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Group says Arkansas birds threatened by global warming
News, Urban Wildlife
Group says Arkansas birds threatened by global warming

LITTLE ROCK, Ark. (September 9, 2014) – Global warming threatens the survival of nearly half the birds species in the continental United States and Canada, including many of Arkansas's birds. One iconic Arkansas bird – the mallard – is among those at risk, according to the report. Another duck, the bufflehead also stands to lose much of its habitable territory in Arkansas.

"Based on Audubon's peer-reviewed scientific study, more than 300 birds across North America face serious threat or extinction. Half of those species spend all or part of their lives in Arkansas," said Dr. Dan Scheiman, director of bird conservation at Audubon Arkansas. "Our state plays a pivotal role in preventing a catastrophic decline in bird species across much of the country."

Of 588 bird species examined in the seven-year study, 314 species are at risk. Of those, 126 species face severe declines by 2050 if global warming continues unabated. Another 188 species face the same fate by 2080, according to the study. The Audubon report says that hundreds of species not previously considered at risk will be challenged to survive in a climate-changed future.

"Ducks plays a critical role in our culture, our history, and our economy," said Brett Kincaid, executive director for Audubon Arkansas. "We face the distinct possibility of children growing up to live in an Arkansas where the mallard is a rare bird, no longer a valued member of our community."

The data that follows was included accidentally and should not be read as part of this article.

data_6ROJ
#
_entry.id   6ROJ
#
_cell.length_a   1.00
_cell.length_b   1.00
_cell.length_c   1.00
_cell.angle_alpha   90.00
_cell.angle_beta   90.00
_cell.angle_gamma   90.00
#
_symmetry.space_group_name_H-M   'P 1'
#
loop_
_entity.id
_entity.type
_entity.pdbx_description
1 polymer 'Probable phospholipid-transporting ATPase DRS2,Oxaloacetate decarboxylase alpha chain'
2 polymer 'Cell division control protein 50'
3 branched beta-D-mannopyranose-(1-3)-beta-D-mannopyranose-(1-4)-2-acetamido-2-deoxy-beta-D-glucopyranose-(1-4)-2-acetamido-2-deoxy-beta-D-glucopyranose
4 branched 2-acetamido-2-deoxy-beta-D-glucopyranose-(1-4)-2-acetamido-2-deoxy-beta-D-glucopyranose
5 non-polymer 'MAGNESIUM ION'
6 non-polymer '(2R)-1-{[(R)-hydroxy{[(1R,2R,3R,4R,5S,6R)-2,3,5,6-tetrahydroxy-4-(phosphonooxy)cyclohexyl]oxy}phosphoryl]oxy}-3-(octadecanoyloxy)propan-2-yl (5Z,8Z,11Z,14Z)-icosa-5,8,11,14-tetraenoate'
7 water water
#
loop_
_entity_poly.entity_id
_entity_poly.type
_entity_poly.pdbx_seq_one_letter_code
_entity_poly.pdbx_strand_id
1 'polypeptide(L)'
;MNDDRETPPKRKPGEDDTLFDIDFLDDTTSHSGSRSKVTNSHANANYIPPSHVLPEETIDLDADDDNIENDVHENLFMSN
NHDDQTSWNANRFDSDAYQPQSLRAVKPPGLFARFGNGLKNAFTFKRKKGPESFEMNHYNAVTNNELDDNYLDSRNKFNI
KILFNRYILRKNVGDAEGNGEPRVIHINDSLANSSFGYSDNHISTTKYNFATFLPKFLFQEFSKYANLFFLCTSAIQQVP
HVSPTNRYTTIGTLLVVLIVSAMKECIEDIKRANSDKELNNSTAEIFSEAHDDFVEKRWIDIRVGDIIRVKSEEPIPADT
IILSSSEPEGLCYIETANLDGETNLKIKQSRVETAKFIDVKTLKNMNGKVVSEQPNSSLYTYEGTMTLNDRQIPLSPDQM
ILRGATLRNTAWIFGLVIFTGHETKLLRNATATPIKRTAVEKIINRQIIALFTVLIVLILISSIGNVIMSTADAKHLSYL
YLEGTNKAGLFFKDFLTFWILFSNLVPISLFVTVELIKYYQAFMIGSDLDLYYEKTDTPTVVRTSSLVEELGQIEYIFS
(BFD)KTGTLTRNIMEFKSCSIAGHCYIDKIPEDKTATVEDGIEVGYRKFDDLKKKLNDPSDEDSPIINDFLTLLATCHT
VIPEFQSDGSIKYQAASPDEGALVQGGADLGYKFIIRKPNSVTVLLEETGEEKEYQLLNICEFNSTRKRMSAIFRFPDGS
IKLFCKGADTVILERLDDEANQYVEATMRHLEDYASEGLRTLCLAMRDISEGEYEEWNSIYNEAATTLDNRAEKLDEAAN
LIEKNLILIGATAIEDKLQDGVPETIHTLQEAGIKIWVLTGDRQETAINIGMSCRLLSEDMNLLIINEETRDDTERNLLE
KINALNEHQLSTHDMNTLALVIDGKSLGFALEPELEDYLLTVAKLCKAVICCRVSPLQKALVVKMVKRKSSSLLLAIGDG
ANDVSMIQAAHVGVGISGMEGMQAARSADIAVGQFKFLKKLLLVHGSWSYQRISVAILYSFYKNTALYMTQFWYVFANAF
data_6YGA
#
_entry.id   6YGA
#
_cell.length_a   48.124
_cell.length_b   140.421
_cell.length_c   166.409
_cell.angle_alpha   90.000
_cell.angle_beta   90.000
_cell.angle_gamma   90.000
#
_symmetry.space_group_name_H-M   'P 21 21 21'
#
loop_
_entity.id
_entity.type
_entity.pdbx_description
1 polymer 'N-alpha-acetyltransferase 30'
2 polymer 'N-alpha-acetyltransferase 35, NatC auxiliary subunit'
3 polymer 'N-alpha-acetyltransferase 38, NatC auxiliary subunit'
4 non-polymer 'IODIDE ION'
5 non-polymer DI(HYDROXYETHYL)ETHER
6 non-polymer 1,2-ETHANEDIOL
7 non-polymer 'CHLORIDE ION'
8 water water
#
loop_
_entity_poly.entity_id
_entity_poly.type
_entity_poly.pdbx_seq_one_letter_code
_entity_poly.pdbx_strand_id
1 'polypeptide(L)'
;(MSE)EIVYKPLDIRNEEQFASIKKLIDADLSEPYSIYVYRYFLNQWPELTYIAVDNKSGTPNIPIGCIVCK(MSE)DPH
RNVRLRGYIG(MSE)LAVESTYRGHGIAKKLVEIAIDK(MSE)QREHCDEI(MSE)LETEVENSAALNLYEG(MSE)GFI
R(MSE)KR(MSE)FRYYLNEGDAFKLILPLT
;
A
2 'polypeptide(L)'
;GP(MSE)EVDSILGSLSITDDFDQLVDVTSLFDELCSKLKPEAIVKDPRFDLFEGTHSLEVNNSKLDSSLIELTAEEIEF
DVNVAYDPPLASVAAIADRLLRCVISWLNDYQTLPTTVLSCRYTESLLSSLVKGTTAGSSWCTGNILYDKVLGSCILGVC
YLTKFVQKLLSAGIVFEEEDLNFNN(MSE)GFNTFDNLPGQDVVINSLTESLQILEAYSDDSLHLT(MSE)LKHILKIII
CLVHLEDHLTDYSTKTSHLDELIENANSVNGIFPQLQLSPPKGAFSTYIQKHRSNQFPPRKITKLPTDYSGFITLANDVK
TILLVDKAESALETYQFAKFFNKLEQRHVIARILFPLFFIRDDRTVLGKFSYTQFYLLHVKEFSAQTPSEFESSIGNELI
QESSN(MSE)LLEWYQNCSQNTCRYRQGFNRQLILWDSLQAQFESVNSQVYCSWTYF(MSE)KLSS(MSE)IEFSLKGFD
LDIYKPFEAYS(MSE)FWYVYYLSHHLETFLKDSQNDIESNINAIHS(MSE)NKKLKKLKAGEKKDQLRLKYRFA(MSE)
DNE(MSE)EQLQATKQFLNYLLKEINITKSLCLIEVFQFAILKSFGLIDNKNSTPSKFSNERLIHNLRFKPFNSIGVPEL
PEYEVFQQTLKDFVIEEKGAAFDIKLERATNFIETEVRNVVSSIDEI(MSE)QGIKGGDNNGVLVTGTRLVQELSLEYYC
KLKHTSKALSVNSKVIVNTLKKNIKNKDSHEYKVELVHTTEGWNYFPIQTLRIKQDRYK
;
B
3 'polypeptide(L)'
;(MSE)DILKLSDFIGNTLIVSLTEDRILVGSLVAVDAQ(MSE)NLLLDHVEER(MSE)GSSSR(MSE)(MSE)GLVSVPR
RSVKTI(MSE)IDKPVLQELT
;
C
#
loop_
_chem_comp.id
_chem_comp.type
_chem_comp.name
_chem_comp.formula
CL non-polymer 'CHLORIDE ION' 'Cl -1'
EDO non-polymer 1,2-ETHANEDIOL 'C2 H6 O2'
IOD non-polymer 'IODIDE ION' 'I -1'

National Audubon Society chief scientist, Dr. Gary Langham, led a team of ornithologists analyzing more than 40 years of historical North American climate data and millions of historical bird records from the U.S. Geological Survey's North American Breeding Bird Survey and the Audubon Christmas Bird Count. This analysis helped Dr. Langham's team understand the links between where birds live and the climatic conditions that support them. Understanding those links then allowed scientists to project where birds are likely to be able to survive – and not survive – in the future.

Audubon's study shows how climate conditions including rainfall, temperature, and changing seasons – the building blocks for ecosystems and species survival – may have catastrophic consequences when tipping those balances.

While some species will be able to adapt to shifting climates, many of North America's most familiar and iconic species will not.

"We can build a bridge to the future for Arkansas's birds, but we must get to work right away" says Dr. Scheiman. "This new report can be a roadmap to help birds weather the storm of global warming. They're relying on us to do it."

Audubon also launched a new web portal – climate.audubon.org – dedicated to understanding the links between birds and global warming, including animated maps and photographs of the 314 species at risk, a technical report, and in-depth stories from the September-October issue of Audubon magazine, which is devoted to the topic.

"This report serves as a wakeup call," said Kincaid. "We can act to mitigate the damage we've already done. But we must act together – and act now."

News, Urban Wildlife